A Lake George rescue archaeology project this fall drew Coby participants in race against winter. Students, centered by Amy Wilson, from left: Adriana Jacobs, Mia Mckinney, Camberlee Hoop, Michelle Cichetti.

Students enrolled in ANTH 200 – Introduction to Archaeology this semester should have anticipated coursework geared towards the principles and methods of contemporary archaeological science.  What they are receiving (in addition to instruction from professional field archaeologist and SUNY Cobleskill Adjunct Lecturer Amy Wilson) is an impromptu opportunity to contribute to an active recovery effort.

In collaboration with the Town and Village of Lake George, the property owner, the NYS Department of Environmental Conservation (DEC) and New York State Museum (NYSM), Wilson and four students have joined a volunteer project to recover just about whatever they can unearth from Courtland Street Cemetery, in Lake George. Working also with student-volunteers from SUNY Potsdam’s Department of Anthropology and Archaeology, the expedition has so far recovered partial remains from at least 19 individuals. Wilson, NYSM Curator of Bioarcheology Lisa Anderson, and others on the team now theorize the site was formerly a cemetery associated with the American Revolution era general hospital established at Lake George in 1776.

This mission of salvage (or rescue) archaeology has quite a backstory, even before ever reaching Wilson. The Lake George site is the location of pending construction. Before it resumes, Anderson has been charged with identifying and, at least, identifying the number of individuals whose remains are present at the onetime cemetery. Other variables the remains may be able to indicate include sex, age at death, physical stresses, and cause of death. It is the final goal of all involved to build a memorial recognizing those recovered from the site. The individuals recovered are likely Revolutionary War soldiers, and others associated with them.

The accelerated progression from classroom lessons on the methods of analysis to active field excavation is a first for SUNY Cobleskill students, says Wilson. The volunteers are Michelle Cichetti, Camberlee Hoop, Adriana Jacobs, and Mia McKinney.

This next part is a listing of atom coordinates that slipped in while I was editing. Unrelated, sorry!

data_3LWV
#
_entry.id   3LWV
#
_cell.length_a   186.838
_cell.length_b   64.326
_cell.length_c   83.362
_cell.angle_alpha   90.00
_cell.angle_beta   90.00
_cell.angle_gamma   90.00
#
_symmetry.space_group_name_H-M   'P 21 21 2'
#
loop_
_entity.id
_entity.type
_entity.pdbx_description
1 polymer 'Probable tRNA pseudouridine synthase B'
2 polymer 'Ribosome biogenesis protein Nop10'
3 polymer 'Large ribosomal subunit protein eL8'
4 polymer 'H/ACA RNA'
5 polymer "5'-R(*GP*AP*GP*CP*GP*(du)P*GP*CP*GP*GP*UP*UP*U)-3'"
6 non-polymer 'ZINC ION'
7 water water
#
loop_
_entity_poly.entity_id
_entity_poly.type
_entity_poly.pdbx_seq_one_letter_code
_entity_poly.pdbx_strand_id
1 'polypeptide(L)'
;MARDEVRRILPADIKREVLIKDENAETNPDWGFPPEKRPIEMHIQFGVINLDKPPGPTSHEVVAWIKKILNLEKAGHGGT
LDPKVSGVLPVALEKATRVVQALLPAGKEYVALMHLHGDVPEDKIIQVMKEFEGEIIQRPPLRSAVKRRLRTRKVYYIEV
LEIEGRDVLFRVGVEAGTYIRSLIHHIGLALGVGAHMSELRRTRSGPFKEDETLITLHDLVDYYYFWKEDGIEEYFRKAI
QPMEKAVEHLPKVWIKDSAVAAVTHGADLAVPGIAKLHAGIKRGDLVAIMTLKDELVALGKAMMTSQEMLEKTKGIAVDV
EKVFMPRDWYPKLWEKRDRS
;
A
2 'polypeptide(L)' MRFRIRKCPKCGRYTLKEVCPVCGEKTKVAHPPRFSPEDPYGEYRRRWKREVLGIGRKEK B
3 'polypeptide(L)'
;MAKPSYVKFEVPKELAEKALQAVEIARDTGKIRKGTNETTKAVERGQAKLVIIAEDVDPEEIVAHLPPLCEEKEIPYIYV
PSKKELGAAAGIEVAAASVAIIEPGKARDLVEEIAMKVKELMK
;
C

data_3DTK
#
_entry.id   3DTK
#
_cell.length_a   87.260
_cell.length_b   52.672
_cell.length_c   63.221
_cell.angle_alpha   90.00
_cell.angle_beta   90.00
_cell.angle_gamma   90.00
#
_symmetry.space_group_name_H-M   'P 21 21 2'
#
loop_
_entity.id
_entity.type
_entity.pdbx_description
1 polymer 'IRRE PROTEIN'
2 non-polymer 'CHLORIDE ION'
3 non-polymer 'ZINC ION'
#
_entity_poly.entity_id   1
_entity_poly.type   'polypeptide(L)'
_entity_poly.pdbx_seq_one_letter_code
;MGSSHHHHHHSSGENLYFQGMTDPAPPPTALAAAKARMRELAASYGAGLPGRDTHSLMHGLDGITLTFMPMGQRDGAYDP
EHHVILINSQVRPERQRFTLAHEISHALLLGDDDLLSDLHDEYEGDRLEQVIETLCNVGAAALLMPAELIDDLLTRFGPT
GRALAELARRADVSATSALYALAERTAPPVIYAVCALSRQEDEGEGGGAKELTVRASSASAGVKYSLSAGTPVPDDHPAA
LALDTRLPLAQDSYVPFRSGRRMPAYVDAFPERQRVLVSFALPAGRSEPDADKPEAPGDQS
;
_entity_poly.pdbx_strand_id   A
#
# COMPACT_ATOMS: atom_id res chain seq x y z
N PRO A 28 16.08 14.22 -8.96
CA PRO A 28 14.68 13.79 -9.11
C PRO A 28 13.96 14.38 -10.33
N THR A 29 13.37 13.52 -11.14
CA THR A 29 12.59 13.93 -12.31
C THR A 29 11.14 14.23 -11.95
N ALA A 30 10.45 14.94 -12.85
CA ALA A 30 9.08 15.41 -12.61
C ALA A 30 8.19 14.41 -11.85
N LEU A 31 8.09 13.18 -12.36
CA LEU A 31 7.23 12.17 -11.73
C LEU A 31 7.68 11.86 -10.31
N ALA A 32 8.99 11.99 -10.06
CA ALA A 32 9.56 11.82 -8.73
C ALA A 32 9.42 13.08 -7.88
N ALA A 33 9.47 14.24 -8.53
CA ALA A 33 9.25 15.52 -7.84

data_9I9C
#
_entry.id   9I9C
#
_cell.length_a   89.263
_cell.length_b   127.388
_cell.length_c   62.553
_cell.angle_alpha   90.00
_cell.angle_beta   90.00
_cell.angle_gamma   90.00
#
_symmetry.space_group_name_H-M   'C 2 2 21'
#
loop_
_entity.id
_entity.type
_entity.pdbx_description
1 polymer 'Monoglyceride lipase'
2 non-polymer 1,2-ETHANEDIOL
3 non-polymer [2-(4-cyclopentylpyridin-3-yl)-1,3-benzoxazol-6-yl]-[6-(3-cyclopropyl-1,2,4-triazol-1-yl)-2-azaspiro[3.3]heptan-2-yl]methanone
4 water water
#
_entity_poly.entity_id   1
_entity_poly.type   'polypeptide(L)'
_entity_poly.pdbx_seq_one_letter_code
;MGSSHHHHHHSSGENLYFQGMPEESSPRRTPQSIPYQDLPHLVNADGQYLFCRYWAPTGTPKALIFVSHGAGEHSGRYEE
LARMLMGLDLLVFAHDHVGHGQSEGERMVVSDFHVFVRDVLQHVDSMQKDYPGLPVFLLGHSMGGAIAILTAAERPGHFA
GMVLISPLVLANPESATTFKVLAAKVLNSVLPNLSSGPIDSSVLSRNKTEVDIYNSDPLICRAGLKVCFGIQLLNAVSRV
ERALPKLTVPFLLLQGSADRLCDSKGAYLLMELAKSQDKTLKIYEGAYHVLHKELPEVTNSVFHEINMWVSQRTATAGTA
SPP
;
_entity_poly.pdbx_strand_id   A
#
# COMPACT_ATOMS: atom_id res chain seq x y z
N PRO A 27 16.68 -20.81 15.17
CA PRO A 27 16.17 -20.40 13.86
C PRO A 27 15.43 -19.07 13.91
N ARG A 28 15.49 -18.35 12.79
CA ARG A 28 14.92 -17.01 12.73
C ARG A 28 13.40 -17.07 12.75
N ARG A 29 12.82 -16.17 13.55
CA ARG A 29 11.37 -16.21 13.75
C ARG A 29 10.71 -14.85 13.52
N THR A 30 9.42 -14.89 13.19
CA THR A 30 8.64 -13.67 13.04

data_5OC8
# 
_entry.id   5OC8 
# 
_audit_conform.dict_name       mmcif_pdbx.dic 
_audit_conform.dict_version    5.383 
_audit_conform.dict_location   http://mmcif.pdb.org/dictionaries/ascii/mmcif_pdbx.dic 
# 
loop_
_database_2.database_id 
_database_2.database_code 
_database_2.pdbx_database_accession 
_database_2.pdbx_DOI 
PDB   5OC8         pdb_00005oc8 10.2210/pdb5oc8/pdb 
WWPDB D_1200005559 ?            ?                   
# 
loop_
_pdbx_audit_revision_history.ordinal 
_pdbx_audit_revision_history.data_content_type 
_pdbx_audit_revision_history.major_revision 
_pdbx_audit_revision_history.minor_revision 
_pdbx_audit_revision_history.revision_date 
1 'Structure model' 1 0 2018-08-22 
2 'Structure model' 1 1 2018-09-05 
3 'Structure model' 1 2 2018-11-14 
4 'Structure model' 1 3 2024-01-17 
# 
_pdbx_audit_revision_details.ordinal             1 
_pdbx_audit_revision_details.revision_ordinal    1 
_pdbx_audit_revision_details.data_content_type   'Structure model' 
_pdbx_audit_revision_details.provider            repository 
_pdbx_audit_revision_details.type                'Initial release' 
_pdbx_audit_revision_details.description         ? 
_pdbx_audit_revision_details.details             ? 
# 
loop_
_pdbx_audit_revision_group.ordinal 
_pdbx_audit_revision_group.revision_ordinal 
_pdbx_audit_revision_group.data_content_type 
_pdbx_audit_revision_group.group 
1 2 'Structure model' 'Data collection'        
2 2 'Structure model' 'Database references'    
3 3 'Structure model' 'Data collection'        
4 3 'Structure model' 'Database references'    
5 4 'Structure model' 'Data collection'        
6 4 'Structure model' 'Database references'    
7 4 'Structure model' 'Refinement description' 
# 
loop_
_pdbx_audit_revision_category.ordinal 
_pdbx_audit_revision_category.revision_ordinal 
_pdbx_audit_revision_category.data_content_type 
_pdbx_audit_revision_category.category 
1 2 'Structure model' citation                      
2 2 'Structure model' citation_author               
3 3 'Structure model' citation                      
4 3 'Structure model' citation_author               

Illustration of a 1st Pennsylvania Batallion button, like that discovered at the site. Alexandra DeCarlo: Artwork.

“I basically told them ‘you will find something,’” says Wilson, of how she pitched the opportunity to her class. The group has joined for one session, in October, and was due back in Lake George in mid-November, before earlier-than-expected cold weather froze the group out of its follow-up. All four students managed to discover something unique on their debut dig, mainly fragments of different bone including digits, teeth, and a patella. Cichetti discovered a 1st Pennsylvania Battalion uniform button – one of many uniform buttons found at the site.

“The most surprising part of the experience was how many people in the community showed up and were willing to help in any way that they could,” says Jacobs, who holds an associate’s degree in Criminal Justice with a concentration in Forensic Science. “I admire the community (volunteers who) continue to make progress at the site.”

At the scene, a pile of earth Wilson compares in size to normal classroom greeted volunteers. Wilson attempted to caution those she had enlisted on the deceptively-rigorous physical demands associated with an excavation, as well as instill lessons on the value of patience, thoroughness, and collaboration. Ultimately, “I’m pretty sure everyone slept well that night,” says Wilson.

With winter and frozen ground here to stay, it is a race against time for Anderson and the DEC team to wrap up the excavation. While SUNY Cobleskill’s participation has ceased for now, a senior team of project assignees and volunteers, including Wilson herself, will work as long as is possible.

 

Photography courtesy of Lisa Anderson and New York State Museum.